Violet Paley’s Frozen Oranges: Pleasure, Trauma, & Writing As Self-Care

Violet Paley‘s powerful memoir, Frozen Oranges, is a sensual, non-fiction bildungsroman. The writer/director/actor delves fearlessly into her sexual psyche from childhood through her early 20s, writing candidly about masturbation, sexual assault, the orgasm gap, heartbreak, celebrity and mental illness in prose that swings from bitingly funny to painfully beautiful. In anticipation of the book’s May 7th release, we asked Paley about her process, being part of the #MeToo movement, and writing methods for self-care.

I was really drawn in by the narrative structure of Frozen Oranges. At some points your writing has a stream of consciousness vibe, but there’s also a deceptive intentionality to every twist and turn and transition. One paragraph you’re dealing with something quite painful and serious and then the next you inject some levity or humor by completely changing the subject. (For example: jumping from being in a psychiatric hospital to the TSA finding your Hitachi Magic Wand). Who are your writing influences, and what books in particular have influenced your style?

My biggest writing influence is Maggie Nelson. Bluets definitely inspired me to try the stream of consciousness type of writing. It made writing easier because there were no rules. Citizen by Claudia Rankine also gave me the confidence to be honest and jump around from subject to subject. As for more linear books, I really enjoyed reading Yes Please by Amy Poehler, her honesty and humor was inspiring. It actually made me cry even though its in the “humor” section at bookstores. Lidia Yuknavitch’s Chronology of Water was also big for me. Making yourself that vulnerable is something I actively attempt to do and she nailed it.

What’s so powerful about Frozen Oranges is how you can talk about the realities of both sexual pleasure and sexual assault in such close proximity. One does not negate the other, but they profoundly impact one another in your life — and in the lives of most survivors. What do you think are some of the misconceptions about sexuality and trauma?

I’m a very sexual being and I love showing my body and talking about sex. People (trolls) on the internet tend to say “look at her, she’s naked talking about masturbation. She was asking for it.” Or “she wants it”. No. Sex is fun. Sex is beautiful. Sex can also just be shitty, but not be unconsensual. I think the misconception is this idea of the perfect victim. Someone so innocent and virginal and uninterested in sex seems to be the only victim society will accept as a whole. There is no such thing as a perfect victim. You can be a sex worker and get raped (and many are!)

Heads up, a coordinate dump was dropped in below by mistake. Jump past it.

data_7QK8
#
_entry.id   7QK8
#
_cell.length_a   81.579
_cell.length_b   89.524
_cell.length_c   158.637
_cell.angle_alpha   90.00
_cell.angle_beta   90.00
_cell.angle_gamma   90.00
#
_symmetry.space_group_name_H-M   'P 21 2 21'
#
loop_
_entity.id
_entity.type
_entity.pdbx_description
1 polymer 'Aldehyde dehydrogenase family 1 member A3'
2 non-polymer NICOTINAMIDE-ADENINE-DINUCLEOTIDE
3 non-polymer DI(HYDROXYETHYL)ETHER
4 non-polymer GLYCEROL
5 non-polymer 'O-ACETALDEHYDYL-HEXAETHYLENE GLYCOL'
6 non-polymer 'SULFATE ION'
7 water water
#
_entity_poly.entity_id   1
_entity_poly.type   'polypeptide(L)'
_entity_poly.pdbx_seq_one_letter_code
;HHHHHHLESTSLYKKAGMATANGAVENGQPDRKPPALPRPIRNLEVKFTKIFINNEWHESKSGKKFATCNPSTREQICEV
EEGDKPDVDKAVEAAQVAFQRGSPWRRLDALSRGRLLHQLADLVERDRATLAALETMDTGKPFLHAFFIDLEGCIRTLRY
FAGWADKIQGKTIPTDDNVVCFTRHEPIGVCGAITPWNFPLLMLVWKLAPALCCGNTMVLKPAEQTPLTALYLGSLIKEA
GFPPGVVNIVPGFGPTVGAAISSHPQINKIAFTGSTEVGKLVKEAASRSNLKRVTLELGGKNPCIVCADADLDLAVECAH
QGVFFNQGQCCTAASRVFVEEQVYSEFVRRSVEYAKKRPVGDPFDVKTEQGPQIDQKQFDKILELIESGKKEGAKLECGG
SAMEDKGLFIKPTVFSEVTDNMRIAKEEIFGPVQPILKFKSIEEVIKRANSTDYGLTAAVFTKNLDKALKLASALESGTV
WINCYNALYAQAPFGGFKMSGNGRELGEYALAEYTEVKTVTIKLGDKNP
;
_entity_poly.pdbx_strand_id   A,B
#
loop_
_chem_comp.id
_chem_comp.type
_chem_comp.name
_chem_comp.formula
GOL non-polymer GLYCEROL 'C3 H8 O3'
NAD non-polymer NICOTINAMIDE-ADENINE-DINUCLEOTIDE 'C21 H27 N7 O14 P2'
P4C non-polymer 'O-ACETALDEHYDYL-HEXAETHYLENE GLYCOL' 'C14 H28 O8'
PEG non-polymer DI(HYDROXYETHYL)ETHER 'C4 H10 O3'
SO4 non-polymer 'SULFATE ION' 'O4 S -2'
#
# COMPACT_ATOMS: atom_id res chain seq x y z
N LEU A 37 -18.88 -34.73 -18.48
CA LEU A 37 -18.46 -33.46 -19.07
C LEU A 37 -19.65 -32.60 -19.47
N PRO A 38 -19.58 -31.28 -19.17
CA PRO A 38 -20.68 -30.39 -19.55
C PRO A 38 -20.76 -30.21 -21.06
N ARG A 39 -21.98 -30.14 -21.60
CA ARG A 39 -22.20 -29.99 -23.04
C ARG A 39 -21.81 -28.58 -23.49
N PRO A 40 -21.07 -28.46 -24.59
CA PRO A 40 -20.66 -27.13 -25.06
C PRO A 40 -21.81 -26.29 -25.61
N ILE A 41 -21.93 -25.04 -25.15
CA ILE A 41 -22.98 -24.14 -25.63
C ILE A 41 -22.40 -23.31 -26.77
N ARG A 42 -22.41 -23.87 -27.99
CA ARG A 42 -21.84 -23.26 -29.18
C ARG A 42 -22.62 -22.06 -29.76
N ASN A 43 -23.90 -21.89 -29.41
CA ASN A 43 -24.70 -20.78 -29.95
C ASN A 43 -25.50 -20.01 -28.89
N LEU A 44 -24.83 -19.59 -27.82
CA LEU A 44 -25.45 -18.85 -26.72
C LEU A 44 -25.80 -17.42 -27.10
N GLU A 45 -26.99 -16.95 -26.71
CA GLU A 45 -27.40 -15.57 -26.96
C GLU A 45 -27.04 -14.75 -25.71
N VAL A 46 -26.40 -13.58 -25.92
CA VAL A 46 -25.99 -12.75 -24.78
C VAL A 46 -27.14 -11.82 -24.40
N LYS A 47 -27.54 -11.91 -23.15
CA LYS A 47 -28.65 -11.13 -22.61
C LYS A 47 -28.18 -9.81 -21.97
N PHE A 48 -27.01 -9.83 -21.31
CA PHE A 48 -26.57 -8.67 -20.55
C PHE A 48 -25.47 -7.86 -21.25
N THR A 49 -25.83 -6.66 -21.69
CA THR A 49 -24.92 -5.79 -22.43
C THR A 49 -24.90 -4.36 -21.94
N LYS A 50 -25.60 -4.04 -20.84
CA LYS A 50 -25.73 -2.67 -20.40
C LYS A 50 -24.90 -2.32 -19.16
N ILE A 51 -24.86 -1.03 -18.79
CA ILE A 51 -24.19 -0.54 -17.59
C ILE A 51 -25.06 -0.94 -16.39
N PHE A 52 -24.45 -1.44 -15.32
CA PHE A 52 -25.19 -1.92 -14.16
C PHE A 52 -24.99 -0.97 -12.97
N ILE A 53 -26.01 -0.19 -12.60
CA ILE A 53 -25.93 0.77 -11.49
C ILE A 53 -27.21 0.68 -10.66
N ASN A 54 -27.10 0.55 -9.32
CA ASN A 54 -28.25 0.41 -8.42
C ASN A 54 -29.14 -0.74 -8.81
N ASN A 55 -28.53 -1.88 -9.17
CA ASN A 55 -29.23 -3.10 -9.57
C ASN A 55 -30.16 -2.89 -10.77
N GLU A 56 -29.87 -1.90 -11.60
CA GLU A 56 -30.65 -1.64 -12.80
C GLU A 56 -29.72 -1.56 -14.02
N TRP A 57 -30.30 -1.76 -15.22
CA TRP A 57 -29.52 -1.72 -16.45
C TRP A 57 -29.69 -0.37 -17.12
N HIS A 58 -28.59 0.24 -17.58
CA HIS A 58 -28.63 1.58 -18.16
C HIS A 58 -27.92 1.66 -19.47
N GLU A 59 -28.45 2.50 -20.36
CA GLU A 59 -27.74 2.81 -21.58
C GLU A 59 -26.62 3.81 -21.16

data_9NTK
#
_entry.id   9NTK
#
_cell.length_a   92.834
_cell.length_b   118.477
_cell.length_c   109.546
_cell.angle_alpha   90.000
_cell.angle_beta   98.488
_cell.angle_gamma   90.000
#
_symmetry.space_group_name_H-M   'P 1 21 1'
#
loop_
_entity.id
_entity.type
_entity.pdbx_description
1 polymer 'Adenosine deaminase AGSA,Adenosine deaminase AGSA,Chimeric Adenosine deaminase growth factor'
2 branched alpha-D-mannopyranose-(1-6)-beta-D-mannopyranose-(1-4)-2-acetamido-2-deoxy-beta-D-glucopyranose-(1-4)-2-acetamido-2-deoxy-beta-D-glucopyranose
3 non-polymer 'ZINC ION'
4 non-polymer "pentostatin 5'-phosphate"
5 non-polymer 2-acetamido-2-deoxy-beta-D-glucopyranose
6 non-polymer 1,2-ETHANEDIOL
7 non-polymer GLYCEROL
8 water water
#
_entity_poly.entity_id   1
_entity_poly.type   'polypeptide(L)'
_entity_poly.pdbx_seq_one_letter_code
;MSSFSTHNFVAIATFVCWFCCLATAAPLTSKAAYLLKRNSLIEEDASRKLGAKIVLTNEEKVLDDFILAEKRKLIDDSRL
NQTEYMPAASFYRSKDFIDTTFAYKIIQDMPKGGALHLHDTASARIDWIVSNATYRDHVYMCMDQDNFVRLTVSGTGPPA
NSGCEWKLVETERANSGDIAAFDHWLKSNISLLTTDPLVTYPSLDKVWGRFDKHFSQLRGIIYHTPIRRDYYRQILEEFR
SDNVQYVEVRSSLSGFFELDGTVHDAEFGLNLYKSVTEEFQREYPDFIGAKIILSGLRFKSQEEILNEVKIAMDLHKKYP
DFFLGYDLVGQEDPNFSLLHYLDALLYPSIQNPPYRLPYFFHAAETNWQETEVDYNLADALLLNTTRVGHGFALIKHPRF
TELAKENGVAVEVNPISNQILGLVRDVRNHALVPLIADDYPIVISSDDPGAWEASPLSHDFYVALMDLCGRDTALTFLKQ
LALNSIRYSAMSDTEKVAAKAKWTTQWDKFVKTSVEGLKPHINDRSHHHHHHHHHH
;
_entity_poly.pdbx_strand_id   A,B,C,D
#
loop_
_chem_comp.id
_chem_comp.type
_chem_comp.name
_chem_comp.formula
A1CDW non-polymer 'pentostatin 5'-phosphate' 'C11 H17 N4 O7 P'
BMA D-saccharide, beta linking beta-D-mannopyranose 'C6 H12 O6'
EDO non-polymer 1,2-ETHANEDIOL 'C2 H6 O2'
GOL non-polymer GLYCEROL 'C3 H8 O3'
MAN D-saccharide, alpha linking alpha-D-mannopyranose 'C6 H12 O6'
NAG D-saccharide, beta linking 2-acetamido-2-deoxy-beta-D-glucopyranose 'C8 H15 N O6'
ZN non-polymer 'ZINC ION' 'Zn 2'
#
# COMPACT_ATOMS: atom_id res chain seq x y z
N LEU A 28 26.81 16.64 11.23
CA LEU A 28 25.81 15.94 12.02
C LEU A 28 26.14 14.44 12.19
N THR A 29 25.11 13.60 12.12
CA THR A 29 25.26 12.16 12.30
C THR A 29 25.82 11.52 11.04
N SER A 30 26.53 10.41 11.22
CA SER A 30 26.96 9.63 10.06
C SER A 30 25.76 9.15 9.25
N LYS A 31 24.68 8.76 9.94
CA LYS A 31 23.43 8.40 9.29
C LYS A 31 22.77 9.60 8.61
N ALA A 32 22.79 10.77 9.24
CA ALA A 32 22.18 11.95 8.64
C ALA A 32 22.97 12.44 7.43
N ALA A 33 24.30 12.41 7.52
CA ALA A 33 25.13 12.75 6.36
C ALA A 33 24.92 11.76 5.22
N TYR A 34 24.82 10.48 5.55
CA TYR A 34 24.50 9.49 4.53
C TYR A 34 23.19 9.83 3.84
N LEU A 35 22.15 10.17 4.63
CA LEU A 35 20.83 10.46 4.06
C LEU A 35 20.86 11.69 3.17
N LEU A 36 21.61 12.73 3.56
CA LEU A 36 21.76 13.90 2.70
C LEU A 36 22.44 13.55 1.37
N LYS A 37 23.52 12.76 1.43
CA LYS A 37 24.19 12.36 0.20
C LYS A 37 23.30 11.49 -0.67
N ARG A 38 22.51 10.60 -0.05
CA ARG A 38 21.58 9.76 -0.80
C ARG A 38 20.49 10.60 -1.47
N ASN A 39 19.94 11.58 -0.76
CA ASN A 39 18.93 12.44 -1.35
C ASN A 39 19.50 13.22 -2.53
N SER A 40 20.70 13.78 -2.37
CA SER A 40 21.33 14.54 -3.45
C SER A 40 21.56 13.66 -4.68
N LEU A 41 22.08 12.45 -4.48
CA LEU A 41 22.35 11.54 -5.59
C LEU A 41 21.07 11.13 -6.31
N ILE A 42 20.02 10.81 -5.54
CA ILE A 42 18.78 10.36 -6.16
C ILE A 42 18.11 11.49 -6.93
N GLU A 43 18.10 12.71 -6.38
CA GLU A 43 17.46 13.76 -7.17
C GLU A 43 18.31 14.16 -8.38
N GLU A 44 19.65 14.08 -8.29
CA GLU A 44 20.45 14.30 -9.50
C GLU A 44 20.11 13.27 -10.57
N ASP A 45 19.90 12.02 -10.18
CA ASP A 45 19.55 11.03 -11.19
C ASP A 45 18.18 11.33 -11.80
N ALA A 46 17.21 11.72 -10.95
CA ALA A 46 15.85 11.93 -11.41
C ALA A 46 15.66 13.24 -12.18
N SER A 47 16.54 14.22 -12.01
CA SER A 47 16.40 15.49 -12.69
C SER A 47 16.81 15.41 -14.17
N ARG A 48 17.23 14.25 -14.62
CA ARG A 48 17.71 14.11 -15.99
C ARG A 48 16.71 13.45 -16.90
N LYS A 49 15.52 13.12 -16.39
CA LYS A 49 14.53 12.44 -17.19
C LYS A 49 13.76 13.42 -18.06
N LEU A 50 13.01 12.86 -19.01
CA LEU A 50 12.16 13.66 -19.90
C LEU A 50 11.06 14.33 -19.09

Photo Credit: Sal Moriarty

You’ve lent your voice publicly to the #MeToo movement. What advice can you offer to those who follow in your footsteps?

It’s scary and the most anxiety-provoking thing at the beginning, but once you speak up it’s freeing. And the negative feedback you get stops bothering you. I encourage everyone to speak out. All of us good ones have your back.

You’re brutally honest about living with BPD and how it has impacted your life and your relationships. One section in particular that struck me was your commentary about how desirable some guys find “crazy girl” sex, which is one disgusting way that women’s mental health struggles are minimized and sexualized for the consumption of men. Do you view mental health as a feminist issue?

Of course it is, it’s an issue for all genders but women in particular get pigeonholed into “crazy girl”. There’s so much stigma that comes with it. And it’s dangerous. Some people romanticize it and try to “save” the person. Other people write literal articles about “why you should never date someone with bpd”. It’s hard enough as it is. Fuck those people. They probably suck in bed.

In a previous interview you spoke about writing as self-care. What suggestions do you have for anyone looking to tease out their feelings on the page, or to tell their story publicly?

Just turn off your phone and write or do whatever your art form is. Let it all out. Cry your eyes out and share like no one will ever see it. I think you’ll actually want to share it after you show it to a couple people you trust.

Illustration by Adrienne Sacks

Can you share some of the writing rituals you engaged in while writing this book?

No sleep, some wine, weed, and SO MANY TEARS. And just not stopping. Give yourself a reward when you get to 5000 words. Go masturbate or take a bath or both. I would literally hold off on masturbating until I thought I completed enough.

Any book tour or public event plans to promote Frozen Oranges?

Yes. Friday April 13 I will be reading at Shannon Edwards’ event Autonomy of Anatomy at New Woman Space in Brooklyn. My actual book release party is on May 7 at Stories in Los Angeles.